So one of my favourite books of all time is 1984 and this week’s lesson brought to mind the imagery that Orwell provoked in that novel. With anything you post online is available for viewing by anyone in the world, one may surely feel as if they are under constant surveillance. It seems to me that the collective can be thought of as the iconic Big Brother. Instead of being watched by telescreens, we are now being monitored through our online posts. Whenever we post on Facebook, Twitter, blogs, or wikis, our opinions are out there for the world to read–and record–so it is important that we watch what we say. This can be quantified by the creation of and adherence to social media policies.
Libraries and information organizations are no stranger to policies. Sometimes, employees feel inundated with the various rules and regulations to which they must adhere. But, these policies are in place for a reason: to communicate with employees what behaviour is expected and to protect the organization from legal repercussions. In the expanding realm of social media, organizations must make policies on these issues, as was expressed in the Lauby and Kroski articles. Both authors stress the importance of expressing to employees that what they post online is available for all to see, and the content of those messages could have ramifications for the employer as well as professional repercussions for the employee if they post inappropriate content. Posts by employees can reflect poorly on the organization, such as complaining about a client, or complaining about their employer. My favourite example of this is a young women in England who got fired on Facebook for criticizing her boss.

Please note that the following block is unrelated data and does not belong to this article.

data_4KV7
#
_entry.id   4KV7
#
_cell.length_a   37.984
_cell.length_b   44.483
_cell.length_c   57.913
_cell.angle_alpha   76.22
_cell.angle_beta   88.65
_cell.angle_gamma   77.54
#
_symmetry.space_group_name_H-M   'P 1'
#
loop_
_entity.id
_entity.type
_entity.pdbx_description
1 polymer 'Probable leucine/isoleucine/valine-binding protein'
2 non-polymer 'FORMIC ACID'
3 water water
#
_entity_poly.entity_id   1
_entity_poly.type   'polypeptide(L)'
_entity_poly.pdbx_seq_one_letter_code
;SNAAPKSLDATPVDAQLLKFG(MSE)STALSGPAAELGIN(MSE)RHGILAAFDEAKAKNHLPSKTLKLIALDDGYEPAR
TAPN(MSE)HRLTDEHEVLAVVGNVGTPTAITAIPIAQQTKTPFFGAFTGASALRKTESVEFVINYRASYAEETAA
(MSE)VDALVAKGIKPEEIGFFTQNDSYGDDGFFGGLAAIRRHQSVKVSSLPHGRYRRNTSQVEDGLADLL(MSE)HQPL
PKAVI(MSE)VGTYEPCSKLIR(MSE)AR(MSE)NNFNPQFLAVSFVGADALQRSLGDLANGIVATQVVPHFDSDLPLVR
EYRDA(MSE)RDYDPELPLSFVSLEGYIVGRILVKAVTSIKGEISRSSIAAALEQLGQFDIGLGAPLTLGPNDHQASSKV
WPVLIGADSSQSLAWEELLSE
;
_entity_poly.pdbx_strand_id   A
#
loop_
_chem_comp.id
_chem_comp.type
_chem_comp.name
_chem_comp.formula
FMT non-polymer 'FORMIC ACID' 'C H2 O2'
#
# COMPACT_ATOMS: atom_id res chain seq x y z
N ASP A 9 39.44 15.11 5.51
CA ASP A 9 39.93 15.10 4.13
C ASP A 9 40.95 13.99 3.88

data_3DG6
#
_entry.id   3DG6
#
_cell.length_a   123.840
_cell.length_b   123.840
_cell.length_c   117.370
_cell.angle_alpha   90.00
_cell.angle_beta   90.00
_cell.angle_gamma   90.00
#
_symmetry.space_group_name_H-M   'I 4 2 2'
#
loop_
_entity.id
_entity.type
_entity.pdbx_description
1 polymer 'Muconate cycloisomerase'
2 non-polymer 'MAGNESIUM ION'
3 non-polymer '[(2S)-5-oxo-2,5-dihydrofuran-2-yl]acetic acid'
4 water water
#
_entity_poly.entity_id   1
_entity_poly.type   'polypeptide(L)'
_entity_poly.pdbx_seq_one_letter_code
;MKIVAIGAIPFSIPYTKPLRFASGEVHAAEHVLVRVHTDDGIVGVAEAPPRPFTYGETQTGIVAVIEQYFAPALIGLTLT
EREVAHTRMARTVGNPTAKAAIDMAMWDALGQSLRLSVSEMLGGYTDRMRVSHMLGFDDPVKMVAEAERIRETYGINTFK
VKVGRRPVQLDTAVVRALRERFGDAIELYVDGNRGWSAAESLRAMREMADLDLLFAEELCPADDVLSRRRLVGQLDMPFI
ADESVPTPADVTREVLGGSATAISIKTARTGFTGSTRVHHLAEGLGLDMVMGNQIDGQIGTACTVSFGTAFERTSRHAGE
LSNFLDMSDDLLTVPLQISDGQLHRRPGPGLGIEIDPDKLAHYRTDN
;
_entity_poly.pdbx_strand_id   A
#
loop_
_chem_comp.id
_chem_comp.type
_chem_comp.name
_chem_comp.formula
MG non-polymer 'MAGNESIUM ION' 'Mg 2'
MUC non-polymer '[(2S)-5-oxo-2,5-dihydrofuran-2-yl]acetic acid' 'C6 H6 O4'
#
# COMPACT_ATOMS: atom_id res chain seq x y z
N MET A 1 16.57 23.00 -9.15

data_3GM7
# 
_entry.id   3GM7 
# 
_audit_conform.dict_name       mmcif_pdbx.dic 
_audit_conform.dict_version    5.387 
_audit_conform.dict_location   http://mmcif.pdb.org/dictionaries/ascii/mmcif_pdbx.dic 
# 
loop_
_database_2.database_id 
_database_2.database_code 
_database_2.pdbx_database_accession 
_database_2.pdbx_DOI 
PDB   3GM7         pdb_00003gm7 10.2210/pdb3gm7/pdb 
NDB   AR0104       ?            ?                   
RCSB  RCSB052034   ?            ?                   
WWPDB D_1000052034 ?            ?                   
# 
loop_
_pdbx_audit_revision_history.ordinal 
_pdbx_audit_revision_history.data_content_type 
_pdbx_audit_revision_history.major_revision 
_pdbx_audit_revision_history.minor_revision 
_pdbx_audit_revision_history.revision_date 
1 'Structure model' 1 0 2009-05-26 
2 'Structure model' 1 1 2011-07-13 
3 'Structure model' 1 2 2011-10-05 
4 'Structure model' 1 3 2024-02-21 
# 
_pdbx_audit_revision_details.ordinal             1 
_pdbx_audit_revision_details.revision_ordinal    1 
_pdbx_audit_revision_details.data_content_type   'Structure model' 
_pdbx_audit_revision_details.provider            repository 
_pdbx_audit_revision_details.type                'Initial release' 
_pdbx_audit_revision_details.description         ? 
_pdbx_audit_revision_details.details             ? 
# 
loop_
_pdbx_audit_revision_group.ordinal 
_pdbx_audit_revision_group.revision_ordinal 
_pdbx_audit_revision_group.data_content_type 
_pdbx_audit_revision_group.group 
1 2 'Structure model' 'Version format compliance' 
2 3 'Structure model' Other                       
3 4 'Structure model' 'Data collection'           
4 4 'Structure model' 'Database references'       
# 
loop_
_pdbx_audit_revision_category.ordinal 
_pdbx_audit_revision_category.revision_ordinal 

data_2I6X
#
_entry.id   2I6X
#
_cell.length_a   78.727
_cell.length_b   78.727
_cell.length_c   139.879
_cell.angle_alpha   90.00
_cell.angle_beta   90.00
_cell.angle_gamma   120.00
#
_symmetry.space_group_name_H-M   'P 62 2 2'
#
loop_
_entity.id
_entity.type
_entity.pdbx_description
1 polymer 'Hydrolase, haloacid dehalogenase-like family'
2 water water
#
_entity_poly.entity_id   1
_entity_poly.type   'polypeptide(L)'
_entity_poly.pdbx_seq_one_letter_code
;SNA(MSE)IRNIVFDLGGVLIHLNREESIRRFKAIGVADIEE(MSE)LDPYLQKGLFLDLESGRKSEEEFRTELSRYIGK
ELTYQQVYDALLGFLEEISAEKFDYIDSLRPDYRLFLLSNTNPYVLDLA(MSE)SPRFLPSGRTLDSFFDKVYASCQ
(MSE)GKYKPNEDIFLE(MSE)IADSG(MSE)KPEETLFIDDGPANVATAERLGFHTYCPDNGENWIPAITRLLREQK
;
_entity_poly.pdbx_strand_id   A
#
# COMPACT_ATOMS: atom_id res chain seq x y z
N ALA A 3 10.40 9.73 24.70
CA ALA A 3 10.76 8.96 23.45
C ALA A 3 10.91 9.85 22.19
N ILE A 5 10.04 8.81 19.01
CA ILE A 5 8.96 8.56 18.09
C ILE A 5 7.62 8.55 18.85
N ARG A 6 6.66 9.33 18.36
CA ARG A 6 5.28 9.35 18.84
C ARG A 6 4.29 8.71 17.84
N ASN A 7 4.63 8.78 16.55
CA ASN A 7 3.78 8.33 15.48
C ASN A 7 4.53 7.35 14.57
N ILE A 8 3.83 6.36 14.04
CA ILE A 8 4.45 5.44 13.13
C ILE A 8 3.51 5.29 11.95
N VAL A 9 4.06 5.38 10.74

Social media can be used to expand the sense of community. As more and more people are adopting an online presence it is important, as expressed in the Haskell article, that users be able to communicate with each other through social media. The library should be a part of this process, so a well formulated policy can help to achieve that goal. In the context of user communication, the library may be required to moderate content since it is a public organization. A policy explaining acceptable use to users is essential in order to ensure transparency.
It is also crucial that these policies be evaluated periodically to ensure the intent is being achieved. In the ever-changing world of Web 2.0 policies and tools can become quickly outdated. Evaluating these tools ensures that effort is not being wasted.
The internet acts as a record keeper of what we post there. Thus it is important that libraries and organizations have policies in place to ensure that what is posted by employees and users is appropriate, for indeed “Big Brother is watching you.”